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Aerial Lidar systems offers many advantages compared to traditional field-based methods for biomass estimation. To begin with, its spatial resolution allows for precise biomass assessment even at smaller scales, thanks to its ability to capture the intricate 3D structure of forests in fine detail. Lidar's non-invasive approach eliminates the need for destructive tree sampling, aligning with eco-friendly data collection practices.
What's more, Lidar technology expedites data acquisition, leading to reduced time and costs associated with conventional fieldwork. Its highly automated data processing procedures serve to minimize the potential for human error throughout the estimation process, further enhancing the reliability of biomass assessments.
Estimating biomass using Lidar involves a step-by-step workflow:
The first step is to collect Lidar data. This can be done using various platforms, such drones, or ground-based Lidar systems. The collected data consists of millions of 3D points in a point cloud.
Outliers are frequently encountered as a common type of noise in unprocessed LiDAR datasets. High-level outliers occur when tall objects like birds or aircraft pass through the laser scanner's view during data collection. Low-level outliers are returns with very shallow angles due to a multipath effect that affects the time it takes for the laser pulse to return to the scanner after the initial reflection. After pre-processing, you need to filter the point cloud to retain only the vegetation points. This step is critical to focus on the relevant data for biomass estimation.
A Canopy Height Model (CHM) is created by subtracting the Digital Terrain Model (DTM), representing the ground surface, from the Digital Surface Model (DSM), representing the canopy surface. The CHM provides information about the height of the vegetation, which is crucial for biomass estimation.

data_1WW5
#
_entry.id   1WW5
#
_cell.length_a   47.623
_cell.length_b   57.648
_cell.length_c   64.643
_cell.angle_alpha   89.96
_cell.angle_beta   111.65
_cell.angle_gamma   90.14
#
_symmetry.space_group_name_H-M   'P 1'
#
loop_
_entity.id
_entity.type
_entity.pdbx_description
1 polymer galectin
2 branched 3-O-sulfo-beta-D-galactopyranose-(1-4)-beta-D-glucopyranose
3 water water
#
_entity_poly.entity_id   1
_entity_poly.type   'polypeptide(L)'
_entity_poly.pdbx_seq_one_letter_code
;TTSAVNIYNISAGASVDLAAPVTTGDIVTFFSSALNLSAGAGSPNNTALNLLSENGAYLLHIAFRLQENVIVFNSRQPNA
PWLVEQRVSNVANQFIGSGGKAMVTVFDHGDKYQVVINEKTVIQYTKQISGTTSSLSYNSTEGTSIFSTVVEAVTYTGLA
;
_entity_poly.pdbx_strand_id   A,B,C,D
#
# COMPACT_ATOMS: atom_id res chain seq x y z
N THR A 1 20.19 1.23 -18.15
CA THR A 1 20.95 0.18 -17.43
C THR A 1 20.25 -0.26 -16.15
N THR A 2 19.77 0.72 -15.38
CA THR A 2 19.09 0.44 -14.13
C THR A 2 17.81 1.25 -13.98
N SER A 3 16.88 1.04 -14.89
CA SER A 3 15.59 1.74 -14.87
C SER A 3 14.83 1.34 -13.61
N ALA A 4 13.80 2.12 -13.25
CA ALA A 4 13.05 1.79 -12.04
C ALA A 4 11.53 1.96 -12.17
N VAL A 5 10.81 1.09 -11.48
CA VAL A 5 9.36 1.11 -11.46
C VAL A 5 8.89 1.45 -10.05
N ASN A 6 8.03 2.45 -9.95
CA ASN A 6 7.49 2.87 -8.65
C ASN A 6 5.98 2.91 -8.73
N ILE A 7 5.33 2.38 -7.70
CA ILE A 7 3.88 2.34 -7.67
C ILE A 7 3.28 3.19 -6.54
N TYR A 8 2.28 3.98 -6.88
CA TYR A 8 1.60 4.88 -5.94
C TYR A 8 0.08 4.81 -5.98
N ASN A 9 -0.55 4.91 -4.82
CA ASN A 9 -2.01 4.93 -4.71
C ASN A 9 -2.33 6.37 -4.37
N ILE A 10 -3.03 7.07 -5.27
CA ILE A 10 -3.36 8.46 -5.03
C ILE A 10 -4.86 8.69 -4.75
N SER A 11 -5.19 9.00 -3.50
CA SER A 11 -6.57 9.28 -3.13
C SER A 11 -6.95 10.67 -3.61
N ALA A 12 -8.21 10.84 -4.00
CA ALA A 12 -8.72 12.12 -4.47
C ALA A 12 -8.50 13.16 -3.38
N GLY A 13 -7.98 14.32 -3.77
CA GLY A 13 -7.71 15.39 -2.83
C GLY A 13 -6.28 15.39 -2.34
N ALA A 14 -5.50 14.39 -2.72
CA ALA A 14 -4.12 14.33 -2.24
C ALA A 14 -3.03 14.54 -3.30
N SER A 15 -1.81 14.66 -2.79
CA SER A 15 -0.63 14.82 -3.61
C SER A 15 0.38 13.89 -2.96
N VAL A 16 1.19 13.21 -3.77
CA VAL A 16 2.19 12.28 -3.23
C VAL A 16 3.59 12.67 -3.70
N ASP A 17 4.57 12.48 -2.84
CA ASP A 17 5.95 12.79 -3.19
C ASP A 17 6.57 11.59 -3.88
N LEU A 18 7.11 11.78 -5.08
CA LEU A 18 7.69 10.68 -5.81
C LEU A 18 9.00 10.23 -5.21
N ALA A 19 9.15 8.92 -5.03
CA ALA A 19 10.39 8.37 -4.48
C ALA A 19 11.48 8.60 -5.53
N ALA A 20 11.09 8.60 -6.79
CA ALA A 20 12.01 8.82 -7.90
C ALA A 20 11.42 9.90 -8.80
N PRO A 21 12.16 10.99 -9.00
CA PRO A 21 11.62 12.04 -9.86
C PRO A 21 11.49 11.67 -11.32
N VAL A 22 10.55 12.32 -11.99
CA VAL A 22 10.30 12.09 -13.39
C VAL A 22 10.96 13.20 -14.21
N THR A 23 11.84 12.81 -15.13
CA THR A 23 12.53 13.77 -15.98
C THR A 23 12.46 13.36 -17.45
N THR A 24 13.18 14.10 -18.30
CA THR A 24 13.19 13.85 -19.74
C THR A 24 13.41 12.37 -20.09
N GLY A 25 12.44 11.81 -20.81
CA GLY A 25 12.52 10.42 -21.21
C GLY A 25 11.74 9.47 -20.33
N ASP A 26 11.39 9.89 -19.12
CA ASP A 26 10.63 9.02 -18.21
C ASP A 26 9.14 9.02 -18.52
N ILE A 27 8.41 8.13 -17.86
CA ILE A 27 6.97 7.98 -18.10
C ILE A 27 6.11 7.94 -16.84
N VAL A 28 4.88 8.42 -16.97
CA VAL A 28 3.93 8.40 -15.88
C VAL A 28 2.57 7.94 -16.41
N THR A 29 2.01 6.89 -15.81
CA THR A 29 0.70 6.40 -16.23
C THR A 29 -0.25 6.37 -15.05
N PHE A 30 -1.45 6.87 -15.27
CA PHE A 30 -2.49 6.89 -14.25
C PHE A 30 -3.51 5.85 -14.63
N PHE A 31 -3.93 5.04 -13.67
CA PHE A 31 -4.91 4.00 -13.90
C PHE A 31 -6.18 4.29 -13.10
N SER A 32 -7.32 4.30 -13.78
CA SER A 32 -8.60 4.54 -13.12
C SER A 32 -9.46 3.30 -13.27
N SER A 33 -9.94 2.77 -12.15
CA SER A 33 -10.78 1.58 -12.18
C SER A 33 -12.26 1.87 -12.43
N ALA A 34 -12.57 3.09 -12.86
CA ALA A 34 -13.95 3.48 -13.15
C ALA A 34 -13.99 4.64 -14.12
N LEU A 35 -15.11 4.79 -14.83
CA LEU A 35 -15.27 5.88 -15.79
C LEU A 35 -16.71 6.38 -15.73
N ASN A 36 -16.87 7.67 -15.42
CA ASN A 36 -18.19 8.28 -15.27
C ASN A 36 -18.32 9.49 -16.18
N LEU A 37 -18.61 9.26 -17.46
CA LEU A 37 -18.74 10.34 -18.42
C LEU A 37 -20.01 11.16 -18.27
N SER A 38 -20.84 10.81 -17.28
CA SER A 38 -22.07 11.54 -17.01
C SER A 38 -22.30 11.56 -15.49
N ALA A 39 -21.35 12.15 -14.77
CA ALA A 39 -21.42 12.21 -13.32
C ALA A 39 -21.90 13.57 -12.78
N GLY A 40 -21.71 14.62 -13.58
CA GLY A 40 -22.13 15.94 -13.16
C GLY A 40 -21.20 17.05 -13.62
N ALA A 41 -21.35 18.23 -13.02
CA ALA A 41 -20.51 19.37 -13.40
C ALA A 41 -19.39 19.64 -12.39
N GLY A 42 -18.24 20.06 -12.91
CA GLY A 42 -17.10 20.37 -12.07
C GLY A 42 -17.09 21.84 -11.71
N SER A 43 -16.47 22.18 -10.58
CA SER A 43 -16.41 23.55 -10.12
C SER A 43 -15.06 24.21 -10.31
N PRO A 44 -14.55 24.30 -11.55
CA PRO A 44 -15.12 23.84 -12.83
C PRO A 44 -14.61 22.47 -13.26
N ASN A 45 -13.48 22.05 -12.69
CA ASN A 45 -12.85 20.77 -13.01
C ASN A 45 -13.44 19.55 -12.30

Individual trees are segmented from the CHM to create tree crown polygons. Various algorithms, including region-growing or watershed segmentation, are employed for this purpose.
Once you have segmented individual trees, you can apply biomass estimation models. Common models include allometric equations that relate tree characteristics like height, diameter, and crown area to biomass. Lidar-derived metrics such as tree height from the CHM and point density are often incorporated into these models to enhance accuracy.
It's crucial to validate the biomass estimates derived from Lidar data. Field measurements of biomass can be compared with Lidar-derived estimates to assess the accuracy of the method.
The final step involves interpreting the biomass estimates and creating visual representations, such as biomass maps and 3D visualizations. Click here for an in-depth tutorial of the GreenValley LiDAR 360.
Lidar technology has revolutionized the field of biomass estimation by providing high-resolution 3D data that can be used to estimate biomass accurately. By following the workflow outlined in this blog, researchers and forest managers can harness the power of Lidar to make informed decisions and contribute to sustainable forest management and conservation efforts.